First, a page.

Rethinking business and politics in Ethiopia: The role of EFFORT, the Endowment Fund for the Rehabilitation of Tigray
This research report presents part of what we hope will be a wider study of economic development and private enterprise in Ethiopia. It explores the role of the so-called ‘endowment-owned companies’ in order to learn lessons about the nature and potential of the relationship between business and politics in Ethiopia. These endowments were originally established with resources donated on behalf of the various fronts of the incoming Ethiopian ruling party, and a number of senior EPRDF politicians are still closely involved in their corporate policy-making.
Since the 1990s, Ethiopia has seen the emergence of four such endowment conglomerates, each in one of its federated states and associated with one of the ruling Fronts: the Endowment Fund for the Rehabilitation of Tigray (EFFORT) in Tigray Region; Tiret or Endeavour in Amhara; Tumsa in Oromia; and Wendo in the Southern Nations, Nationalities and Peoples’ Regional State (SNNPRS). As seems often the case when business conglomerates across the world are known to have connections with powerful politicians, the activities, role and impact of these four groups of businesses have been the subject of much speculation and gossip. Even where there are strongly established local or international consensuses about the Ethiopian endowment-owned companies, these often turn out to be based on relatively limited empirical evidence, and to be driven by neoliberal economic assumptions.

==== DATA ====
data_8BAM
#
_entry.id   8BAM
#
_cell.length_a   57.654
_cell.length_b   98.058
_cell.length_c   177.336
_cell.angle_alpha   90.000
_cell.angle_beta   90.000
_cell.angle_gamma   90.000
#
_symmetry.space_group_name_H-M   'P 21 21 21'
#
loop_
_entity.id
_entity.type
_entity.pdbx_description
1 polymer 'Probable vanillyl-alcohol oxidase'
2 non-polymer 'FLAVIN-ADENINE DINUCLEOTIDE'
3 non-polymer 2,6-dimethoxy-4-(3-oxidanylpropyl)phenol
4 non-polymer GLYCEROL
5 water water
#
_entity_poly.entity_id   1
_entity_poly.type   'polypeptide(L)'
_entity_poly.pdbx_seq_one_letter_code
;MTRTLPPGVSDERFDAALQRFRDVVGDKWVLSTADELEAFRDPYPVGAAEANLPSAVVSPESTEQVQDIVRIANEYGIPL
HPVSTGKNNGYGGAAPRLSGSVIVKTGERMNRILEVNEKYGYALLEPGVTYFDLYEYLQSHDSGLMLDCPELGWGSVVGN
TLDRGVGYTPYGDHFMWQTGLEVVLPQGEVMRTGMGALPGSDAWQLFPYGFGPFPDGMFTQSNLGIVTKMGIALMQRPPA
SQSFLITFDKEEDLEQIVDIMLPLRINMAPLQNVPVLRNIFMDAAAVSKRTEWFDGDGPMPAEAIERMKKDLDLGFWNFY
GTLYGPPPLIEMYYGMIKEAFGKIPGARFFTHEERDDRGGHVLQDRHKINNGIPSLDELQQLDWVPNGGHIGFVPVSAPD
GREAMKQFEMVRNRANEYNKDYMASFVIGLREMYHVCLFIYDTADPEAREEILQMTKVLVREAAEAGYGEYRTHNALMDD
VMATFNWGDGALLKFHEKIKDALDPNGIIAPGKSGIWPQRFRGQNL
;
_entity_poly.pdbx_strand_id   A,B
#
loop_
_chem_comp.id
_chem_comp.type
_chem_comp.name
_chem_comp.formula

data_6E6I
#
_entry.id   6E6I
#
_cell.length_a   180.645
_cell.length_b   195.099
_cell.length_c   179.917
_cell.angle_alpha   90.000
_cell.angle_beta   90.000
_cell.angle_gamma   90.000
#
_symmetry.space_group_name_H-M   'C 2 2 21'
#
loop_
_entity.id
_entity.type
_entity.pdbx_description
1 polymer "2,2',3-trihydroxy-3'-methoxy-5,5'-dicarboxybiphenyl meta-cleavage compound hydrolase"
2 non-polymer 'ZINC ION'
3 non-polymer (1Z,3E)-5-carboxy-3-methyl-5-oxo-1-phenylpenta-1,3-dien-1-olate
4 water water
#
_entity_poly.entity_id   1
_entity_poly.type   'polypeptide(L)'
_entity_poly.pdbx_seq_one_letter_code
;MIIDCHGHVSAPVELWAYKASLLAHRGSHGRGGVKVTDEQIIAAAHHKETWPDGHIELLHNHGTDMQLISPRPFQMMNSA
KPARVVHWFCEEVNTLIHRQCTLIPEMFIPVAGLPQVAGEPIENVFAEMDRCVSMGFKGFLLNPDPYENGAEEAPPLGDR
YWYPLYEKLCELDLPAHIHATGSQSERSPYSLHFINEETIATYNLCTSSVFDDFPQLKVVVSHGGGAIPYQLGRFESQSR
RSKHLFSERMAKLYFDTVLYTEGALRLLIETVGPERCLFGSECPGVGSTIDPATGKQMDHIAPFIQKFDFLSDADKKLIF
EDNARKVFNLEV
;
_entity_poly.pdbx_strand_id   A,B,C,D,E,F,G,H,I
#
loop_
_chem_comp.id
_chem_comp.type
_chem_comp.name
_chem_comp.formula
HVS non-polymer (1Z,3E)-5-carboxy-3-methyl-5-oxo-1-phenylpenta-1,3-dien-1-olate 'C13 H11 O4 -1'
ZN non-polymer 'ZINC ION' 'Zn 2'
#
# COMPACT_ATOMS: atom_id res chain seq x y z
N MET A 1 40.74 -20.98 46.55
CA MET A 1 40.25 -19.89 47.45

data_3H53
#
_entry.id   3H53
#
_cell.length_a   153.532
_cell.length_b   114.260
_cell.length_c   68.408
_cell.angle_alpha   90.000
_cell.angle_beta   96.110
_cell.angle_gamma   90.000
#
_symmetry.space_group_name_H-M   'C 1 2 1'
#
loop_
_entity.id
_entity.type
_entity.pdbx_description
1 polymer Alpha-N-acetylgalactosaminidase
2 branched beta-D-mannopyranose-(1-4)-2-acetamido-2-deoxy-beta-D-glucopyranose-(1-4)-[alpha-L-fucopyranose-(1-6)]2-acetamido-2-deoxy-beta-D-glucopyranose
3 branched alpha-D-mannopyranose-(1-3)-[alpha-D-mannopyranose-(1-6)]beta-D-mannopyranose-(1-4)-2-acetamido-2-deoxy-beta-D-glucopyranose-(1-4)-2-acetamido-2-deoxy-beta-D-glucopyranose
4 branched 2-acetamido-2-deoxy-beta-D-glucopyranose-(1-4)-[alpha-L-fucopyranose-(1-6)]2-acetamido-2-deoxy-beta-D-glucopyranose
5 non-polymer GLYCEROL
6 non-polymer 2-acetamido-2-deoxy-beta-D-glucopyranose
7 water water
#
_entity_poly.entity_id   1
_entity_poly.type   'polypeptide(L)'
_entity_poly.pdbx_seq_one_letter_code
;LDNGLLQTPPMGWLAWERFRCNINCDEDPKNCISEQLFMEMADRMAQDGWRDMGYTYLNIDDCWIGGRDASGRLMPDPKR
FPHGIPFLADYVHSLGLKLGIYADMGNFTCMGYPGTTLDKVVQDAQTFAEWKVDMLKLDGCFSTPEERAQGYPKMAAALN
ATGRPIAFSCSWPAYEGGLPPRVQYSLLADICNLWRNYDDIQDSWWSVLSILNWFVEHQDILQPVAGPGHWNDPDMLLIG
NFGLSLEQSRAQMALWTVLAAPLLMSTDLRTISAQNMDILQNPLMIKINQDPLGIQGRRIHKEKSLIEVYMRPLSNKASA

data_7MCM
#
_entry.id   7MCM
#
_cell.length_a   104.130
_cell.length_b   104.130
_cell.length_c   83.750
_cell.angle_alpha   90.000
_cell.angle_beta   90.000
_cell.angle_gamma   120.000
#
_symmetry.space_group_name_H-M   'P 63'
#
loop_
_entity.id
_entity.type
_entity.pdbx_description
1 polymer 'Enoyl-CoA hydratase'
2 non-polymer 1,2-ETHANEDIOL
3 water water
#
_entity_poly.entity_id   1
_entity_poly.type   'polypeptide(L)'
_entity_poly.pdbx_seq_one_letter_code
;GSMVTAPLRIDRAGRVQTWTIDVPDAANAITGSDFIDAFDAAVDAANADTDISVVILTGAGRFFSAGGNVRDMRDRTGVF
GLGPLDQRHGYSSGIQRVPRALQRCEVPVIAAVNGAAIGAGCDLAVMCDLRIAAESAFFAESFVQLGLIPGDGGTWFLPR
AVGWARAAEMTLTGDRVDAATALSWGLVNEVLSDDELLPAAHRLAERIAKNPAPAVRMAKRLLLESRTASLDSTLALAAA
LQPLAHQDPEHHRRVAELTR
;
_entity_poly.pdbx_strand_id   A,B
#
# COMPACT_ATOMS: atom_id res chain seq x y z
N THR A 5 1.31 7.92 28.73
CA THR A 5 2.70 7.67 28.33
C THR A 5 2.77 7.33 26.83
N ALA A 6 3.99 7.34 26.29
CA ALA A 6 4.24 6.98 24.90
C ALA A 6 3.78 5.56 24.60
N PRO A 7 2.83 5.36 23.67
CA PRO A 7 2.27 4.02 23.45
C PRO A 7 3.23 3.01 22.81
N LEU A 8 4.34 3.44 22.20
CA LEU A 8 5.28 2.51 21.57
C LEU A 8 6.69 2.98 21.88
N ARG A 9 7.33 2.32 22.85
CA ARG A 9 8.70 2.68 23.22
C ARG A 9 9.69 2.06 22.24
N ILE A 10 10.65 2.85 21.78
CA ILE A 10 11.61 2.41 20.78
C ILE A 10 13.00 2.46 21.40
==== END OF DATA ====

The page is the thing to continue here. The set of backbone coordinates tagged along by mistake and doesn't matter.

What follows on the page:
This paper focuses on EFFORT, and attempts to document, review and extend the main elements of what is known about its operations and impact. The study is a contribution to the Africa Power and Politics Programme (APPP), of which one research stream re-examines and re-assesses the relationship between business and politics in Africa. We therefore situate our analysis in relation to APPP’s emerging concept of ‘developmental (neo)patrimonialism’ (see Kelsall and Booth et al., 2010; Booth and Golooba-Mutebi, 2011; Kelsall, 2011).
The remainder of this introductory section summarises this conceptual framework for rethinking the relationship between business and politics in Africa; it introduces our major conclusions in relation to Ethiopia; and offers some caveats on limitations and terminology. The following section elaborates the historical, socio-economic and ideological context for business and economic development in Ethiopia, and the conceptual framework provided by the ‘developmental state’. We then examine the endowment-owned companies, and EFFORT in particular. A discussion of the rationale, processes, capital, objectives and organisational structures on which EFFORT was established introduces a detailed account of the market position, activities, linkages and objectives of each of the companies in its portfolio. The section concludes with an account of the chronological trajectory of EFFORT’s evolution, and a discussion of emerging themes related to synergies, competition, management and development. For the sake of completeness, but without going into analytical detail, the report includes some very brief comments situating the three other regional endowment-owned business conglomerates, and other EPRDF-associated companies at national level, before concluding.
–For Full Report click Rethinking business and politics in Ethiopia